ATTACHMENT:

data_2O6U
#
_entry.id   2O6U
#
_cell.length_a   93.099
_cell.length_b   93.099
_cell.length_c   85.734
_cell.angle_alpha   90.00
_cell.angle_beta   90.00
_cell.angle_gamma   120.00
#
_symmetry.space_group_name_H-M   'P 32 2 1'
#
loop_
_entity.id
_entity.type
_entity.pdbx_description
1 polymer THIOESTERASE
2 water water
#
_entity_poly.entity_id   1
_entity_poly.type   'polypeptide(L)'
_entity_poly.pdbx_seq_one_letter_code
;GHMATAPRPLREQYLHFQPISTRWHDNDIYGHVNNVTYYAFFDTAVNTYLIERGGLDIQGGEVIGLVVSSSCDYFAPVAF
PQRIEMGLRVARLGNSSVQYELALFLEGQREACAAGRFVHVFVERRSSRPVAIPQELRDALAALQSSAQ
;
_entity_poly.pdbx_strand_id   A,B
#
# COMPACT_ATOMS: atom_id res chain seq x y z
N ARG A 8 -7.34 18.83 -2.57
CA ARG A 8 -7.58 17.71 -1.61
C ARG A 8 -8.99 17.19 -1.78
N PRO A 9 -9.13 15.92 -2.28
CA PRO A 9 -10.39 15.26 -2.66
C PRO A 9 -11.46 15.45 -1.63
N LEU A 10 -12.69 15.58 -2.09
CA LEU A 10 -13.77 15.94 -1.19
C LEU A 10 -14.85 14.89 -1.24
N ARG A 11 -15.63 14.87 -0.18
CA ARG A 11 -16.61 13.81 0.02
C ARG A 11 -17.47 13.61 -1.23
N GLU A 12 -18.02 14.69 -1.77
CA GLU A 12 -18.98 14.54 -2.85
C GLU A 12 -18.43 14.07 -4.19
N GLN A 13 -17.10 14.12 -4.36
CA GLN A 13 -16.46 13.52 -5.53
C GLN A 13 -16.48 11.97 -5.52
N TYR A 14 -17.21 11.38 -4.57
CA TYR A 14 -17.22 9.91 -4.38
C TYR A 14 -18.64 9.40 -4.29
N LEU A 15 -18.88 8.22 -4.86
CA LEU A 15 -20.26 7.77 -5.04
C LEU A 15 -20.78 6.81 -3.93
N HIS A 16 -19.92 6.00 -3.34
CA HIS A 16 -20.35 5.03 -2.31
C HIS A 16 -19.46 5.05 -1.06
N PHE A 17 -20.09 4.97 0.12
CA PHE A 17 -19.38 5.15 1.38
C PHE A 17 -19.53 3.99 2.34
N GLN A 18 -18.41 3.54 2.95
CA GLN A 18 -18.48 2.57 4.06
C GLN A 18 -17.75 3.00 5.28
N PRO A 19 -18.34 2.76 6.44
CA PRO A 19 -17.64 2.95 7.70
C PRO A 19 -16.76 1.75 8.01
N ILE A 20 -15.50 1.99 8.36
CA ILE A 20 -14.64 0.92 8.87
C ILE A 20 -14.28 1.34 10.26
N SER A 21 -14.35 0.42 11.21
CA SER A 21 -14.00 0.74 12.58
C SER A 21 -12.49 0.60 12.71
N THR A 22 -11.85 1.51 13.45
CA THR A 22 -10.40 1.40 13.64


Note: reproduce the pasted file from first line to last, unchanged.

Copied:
data_2O6U
#
_entry.id   2O6U
#
_cell.length_a   93.099
_cell.length_b   93.099
_cell.length_c   85.734
_cell.angle_alpha   90.00
_cell.angle_beta   90.00
_cell.angle_gamma   120.00
#
_symmetry.space_group_name_H-M   'P 32 2 1'
#
loop_
_entity.id
_entity.type
_entity.pdbx_description
1 polymer THIOESTERASE
2 water water
#
_entity_poly.entity_id   1
_entity_poly.type   'polypeptide(L)'
_entity_poly.pdbx_seq_one_letter_code
;GHMATAPRPLREQYLHFQPISTRWHDNDIYGHVNNVTYYAFFDTAVNTYLIERGGLDIQGGEVIGLVVSSSCDYFAPVAF
PQRIEMGLRVARLGNSSVQYELALFLEGQREACAAGRFVHVFVERRSSRPVAIPQELRDALAALQSSAQ
;
_entity_poly.pdbx_strand_id   A,B
#
# COMPACT_ATOMS: atom_id res chain seq x y z
N ARG A 8 -7.34 18.83 -2.57
CA ARG A 8 -7.58 17.71 -1.61
C ARG A 8 -8.99 17.19 -1.78
N PRO A 9 -9.13 15.92 -2.28
CA PRO A 9 -10.39 15.26 -2.66
C PRO A 9 -11.46 15.45 -1.63
N LEU A 10 -12.69 15.58 -2.09
CA LEU A 10 -13.77 15.94 -1.19
C LEU A 10 -14.85 14.89 -1.24
N ARG A 11 -15.63 14.87 -0.18
CA ARG A 11 -16.61 13.81 0.02
C ARG A 11 -17.47 13.61 -1.23
N GLU A 12 -18.02 14.69 -1.77
CA GLU A 12 -18.98 14.54 -2.85
C GLU A 12 -18.43 14.07 -4.19
N GLN A 13 -17.10 14.12 -4.36
CA GLN A 13 -16.46 13.52 -5.53
C GLN A 13 -16.48 11.97 -5.52
N TYR A 14 -17.21 11.38 -4.57
CA TYR A 14 -17.22 9.91 -4.38
C TYR A 14 -18.64 9.40 -4.29
N LEU A 15 -18.88 8.22 -4.86
CA LEU A 15 -20.26 7.77 -5.04
C LEU A 15 -20.78 6.81 -3.93
N HIS A 16 -19.92 6.00 -3.34
CA HIS A 16 -20.35 5.03 -2.31
C HIS A 16 -19.46 5.05 -1.06
N PHE A 17 -20.09 4.97 0.12
CA PHE A 17 -19.38 5.15 1.38
C PHE A 17 -19.53 3.99 2.34
N GLN A 18 -18.41 3.54 2.95
CA GLN A 18 -18.48 2.57 4.06
C GLN A 18 -17.75 3.00 5.28
N PRO A 19 -18.34 2.76 6.44
CA PRO A 19 -17.64 2.95 7.70
C PRO A 19 -16.76 1.75 8.01
N ILE A 20 -15.50 1.99 8.36
CA ILE A 20 -14.64 0.92 8.87
C ILE A 20 -14.28 1.34 10.26
N SER A 21 -14.35 0.42 11.21
CA SER A 21 -14.00 0.74 12.58
C SER A 21 -12.49 0.60 12.71
N THR A 22 -11.85 1.51 13.45
CA THR A 22 -10.40 1.40 13.64